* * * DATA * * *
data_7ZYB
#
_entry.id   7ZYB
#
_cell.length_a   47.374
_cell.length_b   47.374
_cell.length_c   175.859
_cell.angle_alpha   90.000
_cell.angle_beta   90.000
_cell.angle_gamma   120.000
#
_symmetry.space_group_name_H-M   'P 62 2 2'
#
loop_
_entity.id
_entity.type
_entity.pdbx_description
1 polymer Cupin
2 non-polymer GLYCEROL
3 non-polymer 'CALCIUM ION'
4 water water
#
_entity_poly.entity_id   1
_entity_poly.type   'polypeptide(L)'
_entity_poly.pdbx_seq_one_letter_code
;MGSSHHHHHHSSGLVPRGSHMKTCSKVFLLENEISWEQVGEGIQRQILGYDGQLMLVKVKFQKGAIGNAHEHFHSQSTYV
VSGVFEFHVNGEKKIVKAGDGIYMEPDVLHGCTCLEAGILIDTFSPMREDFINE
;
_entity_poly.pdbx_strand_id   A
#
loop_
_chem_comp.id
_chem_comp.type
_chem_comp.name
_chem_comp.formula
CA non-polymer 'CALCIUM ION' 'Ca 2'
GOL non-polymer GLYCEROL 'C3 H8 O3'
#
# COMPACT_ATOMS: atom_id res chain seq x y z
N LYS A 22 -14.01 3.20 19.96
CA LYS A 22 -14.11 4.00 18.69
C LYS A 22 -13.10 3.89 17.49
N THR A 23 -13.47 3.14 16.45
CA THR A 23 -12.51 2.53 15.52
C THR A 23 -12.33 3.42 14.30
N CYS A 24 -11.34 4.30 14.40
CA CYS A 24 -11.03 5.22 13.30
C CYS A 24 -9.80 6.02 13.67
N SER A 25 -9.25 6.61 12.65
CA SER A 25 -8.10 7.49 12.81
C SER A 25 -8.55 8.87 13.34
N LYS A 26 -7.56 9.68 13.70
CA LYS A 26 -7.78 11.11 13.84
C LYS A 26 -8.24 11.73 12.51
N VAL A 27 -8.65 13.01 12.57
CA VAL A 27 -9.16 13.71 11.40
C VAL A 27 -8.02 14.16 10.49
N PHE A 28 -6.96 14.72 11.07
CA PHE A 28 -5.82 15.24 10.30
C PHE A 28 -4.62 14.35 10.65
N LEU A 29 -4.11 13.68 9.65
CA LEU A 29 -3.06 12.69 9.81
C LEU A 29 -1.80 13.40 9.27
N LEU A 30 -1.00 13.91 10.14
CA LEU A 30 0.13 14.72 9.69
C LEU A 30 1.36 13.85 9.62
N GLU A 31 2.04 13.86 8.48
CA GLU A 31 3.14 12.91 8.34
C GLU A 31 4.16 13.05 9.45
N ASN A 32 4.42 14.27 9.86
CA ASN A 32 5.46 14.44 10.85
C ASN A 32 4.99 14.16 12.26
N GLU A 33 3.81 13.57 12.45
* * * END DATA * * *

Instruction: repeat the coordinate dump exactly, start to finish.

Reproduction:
data_7ZYB
#
_entry.id   7ZYB
#
_cell.length_a   47.374
_cell.length_b   47.374
_cell.length_c   175.859
_cell.angle_alpha   90.000
_cell.angle_beta   90.000
_cell.angle_gamma   120.000
#
_symmetry.space_group_name_H-M   'P 62 2 2'
#
loop_
_entity.id
_entity.type
_entity.pdbx_description
1 polymer Cupin
2 non-polymer GLYCEROL
3 non-polymer 'CALCIUM ION'
4 water water
#
_entity_poly.entity_id   1
_entity_poly.type   'polypeptide(L)'
_entity_poly.pdbx_seq_one_letter_code
;MGSSHHHHHHSSGLVPRGSHMKTCSKVFLLENEISWEQVGEGIQRQILGYDGQLMLVKVKFQKGAIGNAHEHFHSQSTYV
VSGVFEFHVNGEKKIVKAGDGIYMEPDVLHGCTCLEAGILIDTFSPMREDFINE
;
_entity_poly.pdbx_strand_id   A
#
loop_
_chem_comp.id
_chem_comp.type
_chem_comp.name
_chem_comp.formula
CA non-polymer 'CALCIUM ION' 'Ca 2'
GOL non-polymer GLYCEROL 'C3 H8 O3'
#
# COMPACT_ATOMS: atom_id res chain seq x y z
N LYS A 22 -14.01 3.20 19.96
CA LYS A 22 -14.11 4.00 18.69
C LYS A 22 -13.10 3.89 17.49
N THR A 23 -13.47 3.14 16.45
CA THR A 23 -12.51 2.53 15.52
C THR A 23 -12.33 3.42 14.30
N CYS A 24 -11.34 4.30 14.40
CA CYS A 24 -11.03 5.22 13.30
C CYS A 24 -9.80 6.02 13.67
N SER A 25 -9.25 6.61 12.65
CA SER A 25 -8.10 7.49 12.81
C SER A 25 -8.55 8.87 13.34
N LYS A 26 -7.56 9.68 13.70
CA LYS A 26 -7.78 11.11 13.84
C LYS A 26 -8.24 11.73 12.51
N VAL A 27 -8.65 13.01 12.57
CA VAL A 27 -9.16 13.71 11.40
C VAL A 27 -8.02 14.16 10.49
N PHE A 28 -6.96 14.72 11.07
CA PHE A 28 -5.82 15.24 10.30
C PHE A 28 -4.62 14.35 10.65
N LEU A 29 -4.11 13.68 9.65
CA LEU A 29 -3.06 12.69 9.81
C LEU A 29 -1.80 13.40 9.27
N LEU A 30 -1.00 13.91 10.14
CA LEU A 30 0.13 14.72 9.69
C LEU A 30 1.36 13.85 9.62
N GLU A 31 2.04 13.86 8.48
CA GLU A 31 3.14 12.91 8.34
C GLU A 31 4.16 13.05 9.45
N ASN A 32 4.42 14.27 9.86
CA ASN A 32 5.46 14.44 10.85
C ASN A 32 4.99 14.16 12.26
N GLU A 33 3.81 13.57 12.45